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Microvillous atrophy

Microvillous atrophy, also known as microvillous inclusion disease,[1] is a rare disorder of the small intestine that causes chronic and severe watery intractable diarrhoea in new-born infants, starting in the first few days of life.[2] It is nearly always fatal unless treated with parenteral nutrition or an intestinal transplant.[2] It is caused by a congenital lack of apical microvilli in the epithelial cells of the small intestine.[3] It cannot be diagnosed in utero; diagnosis requires a biopsy of sections of the intestine.[1]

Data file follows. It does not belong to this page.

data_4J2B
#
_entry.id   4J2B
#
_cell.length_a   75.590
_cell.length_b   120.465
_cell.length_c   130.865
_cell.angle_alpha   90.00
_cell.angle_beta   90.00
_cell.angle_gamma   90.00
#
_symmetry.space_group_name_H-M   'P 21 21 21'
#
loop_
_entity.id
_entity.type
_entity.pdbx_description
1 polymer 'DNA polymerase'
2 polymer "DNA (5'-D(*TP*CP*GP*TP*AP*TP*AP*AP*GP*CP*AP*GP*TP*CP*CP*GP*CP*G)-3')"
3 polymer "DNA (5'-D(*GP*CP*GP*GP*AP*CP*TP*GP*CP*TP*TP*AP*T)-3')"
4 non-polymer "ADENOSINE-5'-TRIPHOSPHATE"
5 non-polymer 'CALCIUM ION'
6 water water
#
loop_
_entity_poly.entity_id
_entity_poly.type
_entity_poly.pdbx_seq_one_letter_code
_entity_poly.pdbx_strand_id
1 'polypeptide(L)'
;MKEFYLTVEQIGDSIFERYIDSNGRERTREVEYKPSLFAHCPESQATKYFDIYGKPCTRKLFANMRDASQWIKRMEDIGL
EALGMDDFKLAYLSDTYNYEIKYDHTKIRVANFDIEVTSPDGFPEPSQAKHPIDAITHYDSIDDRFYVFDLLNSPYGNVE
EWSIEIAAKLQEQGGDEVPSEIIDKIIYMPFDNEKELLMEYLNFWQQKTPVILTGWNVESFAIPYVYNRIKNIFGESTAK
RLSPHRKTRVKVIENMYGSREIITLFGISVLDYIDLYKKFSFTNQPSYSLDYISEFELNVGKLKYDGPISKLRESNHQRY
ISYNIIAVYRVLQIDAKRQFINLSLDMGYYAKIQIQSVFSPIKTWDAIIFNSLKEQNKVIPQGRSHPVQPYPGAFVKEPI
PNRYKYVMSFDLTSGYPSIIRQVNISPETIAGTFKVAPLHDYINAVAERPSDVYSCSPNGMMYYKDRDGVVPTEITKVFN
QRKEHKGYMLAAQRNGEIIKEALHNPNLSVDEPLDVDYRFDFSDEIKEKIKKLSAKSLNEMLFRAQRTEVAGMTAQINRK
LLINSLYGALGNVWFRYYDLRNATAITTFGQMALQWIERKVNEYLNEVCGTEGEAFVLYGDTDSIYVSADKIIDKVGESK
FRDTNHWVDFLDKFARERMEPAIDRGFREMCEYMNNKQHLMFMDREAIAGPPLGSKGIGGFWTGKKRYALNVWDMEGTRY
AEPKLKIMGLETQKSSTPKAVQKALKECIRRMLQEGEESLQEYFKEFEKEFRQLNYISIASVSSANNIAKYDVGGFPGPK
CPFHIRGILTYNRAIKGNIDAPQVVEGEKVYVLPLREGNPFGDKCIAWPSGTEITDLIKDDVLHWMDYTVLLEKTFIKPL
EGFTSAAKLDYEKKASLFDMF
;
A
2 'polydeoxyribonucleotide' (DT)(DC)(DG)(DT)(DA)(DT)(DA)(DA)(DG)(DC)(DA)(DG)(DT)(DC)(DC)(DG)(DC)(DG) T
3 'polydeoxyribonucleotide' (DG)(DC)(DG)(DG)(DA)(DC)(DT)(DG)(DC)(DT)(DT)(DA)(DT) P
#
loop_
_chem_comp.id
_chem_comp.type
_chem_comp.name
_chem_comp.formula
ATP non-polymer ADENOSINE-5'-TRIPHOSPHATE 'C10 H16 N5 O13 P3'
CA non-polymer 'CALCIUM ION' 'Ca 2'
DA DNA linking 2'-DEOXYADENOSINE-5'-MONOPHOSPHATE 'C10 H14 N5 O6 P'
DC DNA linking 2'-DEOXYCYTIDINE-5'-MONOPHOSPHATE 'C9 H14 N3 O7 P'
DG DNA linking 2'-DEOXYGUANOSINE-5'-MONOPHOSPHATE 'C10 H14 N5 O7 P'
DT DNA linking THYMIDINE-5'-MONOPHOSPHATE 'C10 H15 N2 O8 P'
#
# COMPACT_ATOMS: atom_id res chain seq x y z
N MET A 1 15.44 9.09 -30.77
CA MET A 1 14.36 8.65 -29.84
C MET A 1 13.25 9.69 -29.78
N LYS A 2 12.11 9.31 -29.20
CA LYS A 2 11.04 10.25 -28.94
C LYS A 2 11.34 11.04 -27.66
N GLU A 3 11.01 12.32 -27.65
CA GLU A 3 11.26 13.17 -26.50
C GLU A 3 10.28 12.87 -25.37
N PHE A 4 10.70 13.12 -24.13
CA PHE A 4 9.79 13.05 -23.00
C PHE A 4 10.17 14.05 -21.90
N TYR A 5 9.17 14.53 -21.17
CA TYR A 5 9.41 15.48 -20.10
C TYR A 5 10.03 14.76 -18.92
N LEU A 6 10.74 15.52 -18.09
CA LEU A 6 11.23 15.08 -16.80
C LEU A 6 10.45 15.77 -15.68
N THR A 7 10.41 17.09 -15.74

1. ^ a b Chehade, Mirna & Sicherer, Scott H (2005), , in David, Timothy J, , London: Royal Society of Medicine Press, pp. 140, ISBN 1853155721,
  2. ^ a b Salvatore, S.; Hauser, B. & Vandenplas, Y. (2007), , in Cooke, Richard J.; Vandenplas, Yvan & Wahn, Ulrich, , Basel, Switzerland; New York: Karger, pp. 123, ISBN 3805581947,
  3. ^ Arpin, M.; Crepaldi, T. & Louvard, D. (1999), , in Birchmeier, Walter & Birchmeier, Carmen, , Amsterdam: Harwood Academic, pp. 104, ISBN 9057024195,
This article is licensed under the GNU Free Documentation License. It uses material from the Wikipedia article "Microvillous_atrophy". A list of authors is available in Wikipedia.
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